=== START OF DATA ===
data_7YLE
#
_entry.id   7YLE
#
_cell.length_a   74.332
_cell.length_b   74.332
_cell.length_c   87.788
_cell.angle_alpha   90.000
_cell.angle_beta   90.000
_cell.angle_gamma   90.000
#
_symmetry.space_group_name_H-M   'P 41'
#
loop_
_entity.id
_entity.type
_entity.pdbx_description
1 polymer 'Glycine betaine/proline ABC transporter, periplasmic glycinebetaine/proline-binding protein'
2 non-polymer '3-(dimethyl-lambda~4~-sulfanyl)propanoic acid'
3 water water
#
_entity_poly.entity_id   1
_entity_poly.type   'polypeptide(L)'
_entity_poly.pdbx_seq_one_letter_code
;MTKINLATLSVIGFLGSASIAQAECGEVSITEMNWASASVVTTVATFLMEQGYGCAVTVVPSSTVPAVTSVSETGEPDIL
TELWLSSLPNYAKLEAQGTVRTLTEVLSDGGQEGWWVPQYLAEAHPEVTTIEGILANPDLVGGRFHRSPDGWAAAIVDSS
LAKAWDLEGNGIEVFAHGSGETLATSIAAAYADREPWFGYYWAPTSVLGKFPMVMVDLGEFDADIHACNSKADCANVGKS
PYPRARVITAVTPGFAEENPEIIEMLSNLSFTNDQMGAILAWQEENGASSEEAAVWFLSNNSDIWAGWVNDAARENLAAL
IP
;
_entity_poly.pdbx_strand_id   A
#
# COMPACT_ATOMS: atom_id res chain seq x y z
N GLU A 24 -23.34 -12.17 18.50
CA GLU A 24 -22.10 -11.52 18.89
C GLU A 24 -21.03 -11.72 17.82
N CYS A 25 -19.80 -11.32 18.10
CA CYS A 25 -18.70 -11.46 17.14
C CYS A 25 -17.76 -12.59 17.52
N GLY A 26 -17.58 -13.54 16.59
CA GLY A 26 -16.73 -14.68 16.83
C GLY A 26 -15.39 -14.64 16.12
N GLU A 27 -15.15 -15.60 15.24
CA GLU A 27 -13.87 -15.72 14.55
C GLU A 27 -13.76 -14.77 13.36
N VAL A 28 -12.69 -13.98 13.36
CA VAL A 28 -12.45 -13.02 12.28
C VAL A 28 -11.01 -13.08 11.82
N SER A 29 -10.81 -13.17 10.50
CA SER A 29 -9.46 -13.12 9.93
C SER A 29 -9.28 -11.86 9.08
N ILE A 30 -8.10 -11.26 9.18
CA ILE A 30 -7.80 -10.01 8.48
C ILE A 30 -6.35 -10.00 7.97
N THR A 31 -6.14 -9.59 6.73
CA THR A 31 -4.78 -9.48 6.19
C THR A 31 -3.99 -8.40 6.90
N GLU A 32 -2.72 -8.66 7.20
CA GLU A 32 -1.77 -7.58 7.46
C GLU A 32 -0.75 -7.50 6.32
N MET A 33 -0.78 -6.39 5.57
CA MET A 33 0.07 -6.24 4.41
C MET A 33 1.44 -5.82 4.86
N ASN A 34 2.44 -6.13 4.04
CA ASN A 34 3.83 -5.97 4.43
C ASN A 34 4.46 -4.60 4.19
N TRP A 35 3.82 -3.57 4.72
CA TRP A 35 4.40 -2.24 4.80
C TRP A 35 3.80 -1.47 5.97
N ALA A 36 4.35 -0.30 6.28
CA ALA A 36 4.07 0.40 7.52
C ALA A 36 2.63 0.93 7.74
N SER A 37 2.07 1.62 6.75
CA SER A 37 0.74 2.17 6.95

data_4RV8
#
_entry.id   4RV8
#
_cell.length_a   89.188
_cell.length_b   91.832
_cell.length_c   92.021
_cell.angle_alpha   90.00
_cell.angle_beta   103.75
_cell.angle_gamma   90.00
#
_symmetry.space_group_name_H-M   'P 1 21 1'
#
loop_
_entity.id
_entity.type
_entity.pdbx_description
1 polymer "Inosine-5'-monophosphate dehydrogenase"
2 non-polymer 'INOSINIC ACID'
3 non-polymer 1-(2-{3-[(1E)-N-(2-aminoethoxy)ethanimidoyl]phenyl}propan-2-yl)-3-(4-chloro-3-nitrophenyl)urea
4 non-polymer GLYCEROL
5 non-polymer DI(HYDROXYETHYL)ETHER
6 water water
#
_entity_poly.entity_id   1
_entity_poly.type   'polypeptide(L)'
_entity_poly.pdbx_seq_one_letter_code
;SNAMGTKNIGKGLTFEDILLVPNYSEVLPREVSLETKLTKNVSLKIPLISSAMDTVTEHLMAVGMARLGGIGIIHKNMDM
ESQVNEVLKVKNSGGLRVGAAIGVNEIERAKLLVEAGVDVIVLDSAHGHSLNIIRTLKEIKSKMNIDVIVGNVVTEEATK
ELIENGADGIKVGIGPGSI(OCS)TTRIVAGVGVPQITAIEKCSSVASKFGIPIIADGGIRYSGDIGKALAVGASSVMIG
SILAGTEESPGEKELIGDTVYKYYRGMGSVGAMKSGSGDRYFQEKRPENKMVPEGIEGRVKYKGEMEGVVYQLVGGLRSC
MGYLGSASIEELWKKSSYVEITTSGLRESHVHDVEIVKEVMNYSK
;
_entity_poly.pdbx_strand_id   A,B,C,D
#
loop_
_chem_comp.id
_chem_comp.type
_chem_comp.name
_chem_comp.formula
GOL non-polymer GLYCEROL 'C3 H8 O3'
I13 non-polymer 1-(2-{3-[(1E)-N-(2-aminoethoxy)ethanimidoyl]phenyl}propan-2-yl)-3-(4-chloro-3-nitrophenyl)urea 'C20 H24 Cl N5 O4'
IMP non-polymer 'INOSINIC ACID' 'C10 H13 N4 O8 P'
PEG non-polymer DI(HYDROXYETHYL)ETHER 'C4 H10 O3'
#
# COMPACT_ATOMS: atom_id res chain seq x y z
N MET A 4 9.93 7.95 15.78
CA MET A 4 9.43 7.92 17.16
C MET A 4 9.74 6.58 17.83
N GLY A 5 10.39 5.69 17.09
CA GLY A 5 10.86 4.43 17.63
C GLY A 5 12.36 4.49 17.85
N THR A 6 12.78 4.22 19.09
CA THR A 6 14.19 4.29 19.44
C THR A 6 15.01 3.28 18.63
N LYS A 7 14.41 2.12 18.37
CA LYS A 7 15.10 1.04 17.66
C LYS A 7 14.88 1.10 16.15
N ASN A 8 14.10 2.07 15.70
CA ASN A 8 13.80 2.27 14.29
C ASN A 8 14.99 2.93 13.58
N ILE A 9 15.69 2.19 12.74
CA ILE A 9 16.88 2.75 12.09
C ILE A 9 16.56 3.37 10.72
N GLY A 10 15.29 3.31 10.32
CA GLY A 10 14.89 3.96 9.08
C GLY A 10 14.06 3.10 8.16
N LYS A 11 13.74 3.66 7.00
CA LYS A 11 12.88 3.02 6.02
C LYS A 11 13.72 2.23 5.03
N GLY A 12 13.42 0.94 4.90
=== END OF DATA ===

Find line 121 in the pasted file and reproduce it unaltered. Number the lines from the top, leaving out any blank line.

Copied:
N MET A 4 9.93 7.95 15.78